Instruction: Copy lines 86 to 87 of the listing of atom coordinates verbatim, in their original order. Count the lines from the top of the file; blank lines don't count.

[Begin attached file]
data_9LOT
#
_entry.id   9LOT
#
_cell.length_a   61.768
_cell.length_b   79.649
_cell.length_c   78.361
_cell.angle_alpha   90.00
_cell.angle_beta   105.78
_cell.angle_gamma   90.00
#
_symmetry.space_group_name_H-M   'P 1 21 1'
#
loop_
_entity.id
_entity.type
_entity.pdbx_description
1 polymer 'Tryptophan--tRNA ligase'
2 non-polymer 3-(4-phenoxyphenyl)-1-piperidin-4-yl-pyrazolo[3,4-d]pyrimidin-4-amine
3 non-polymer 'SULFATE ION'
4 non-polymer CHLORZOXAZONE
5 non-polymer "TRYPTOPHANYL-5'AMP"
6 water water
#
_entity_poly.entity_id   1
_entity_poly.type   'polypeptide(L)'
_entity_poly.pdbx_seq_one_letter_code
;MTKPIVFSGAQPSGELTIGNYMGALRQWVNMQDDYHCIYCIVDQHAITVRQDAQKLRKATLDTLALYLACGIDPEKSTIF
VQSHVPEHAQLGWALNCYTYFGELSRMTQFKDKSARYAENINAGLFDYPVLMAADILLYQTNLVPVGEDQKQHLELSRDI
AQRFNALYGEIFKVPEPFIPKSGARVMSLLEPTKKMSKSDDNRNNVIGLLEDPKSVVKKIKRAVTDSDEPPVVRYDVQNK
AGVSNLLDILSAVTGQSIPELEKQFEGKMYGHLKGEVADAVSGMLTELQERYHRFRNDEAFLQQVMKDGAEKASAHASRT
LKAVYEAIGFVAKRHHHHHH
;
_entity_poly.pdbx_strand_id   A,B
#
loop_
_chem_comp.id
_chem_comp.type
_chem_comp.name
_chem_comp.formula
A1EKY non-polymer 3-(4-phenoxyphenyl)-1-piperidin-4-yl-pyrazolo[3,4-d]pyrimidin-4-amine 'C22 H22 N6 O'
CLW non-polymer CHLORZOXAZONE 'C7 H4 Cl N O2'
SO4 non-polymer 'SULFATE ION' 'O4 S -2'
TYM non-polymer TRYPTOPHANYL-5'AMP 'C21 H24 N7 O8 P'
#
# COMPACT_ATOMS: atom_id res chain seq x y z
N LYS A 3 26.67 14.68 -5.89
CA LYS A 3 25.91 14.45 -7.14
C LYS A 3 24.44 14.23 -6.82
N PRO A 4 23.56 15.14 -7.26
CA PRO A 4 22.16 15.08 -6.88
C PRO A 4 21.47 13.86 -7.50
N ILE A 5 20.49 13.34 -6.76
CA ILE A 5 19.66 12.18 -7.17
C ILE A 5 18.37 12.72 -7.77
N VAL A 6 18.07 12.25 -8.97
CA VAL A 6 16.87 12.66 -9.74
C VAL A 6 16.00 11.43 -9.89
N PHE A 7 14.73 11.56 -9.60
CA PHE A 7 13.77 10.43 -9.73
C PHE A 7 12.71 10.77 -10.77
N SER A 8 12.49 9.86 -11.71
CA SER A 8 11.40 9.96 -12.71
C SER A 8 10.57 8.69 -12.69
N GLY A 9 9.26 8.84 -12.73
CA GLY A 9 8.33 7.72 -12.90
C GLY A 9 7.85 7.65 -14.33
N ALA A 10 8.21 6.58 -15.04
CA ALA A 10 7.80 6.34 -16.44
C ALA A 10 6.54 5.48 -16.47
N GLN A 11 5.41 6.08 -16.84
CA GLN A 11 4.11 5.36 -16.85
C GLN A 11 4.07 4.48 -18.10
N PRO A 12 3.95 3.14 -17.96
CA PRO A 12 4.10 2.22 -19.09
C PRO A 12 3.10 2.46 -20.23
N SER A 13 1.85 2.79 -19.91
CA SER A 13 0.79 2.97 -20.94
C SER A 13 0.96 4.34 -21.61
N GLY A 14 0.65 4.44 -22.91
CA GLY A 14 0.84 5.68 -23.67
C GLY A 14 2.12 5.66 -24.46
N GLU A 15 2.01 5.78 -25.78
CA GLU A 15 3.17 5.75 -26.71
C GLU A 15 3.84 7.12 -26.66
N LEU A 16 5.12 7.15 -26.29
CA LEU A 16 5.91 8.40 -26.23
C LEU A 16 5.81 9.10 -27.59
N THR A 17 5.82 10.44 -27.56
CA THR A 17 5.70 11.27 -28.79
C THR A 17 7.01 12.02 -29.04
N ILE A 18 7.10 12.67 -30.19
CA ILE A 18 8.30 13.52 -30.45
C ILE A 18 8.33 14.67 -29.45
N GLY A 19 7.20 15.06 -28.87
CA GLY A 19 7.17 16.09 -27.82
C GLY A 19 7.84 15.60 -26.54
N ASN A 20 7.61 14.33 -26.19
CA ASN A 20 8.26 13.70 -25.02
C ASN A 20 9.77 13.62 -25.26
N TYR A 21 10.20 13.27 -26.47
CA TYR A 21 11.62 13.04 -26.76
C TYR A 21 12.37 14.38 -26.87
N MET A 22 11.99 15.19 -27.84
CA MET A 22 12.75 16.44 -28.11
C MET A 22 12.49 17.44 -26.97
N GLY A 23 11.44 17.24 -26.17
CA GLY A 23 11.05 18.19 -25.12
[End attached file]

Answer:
N LEU A 16 5.12 7.15 -26.29
CA LEU A 16 5.91 8.40 -26.23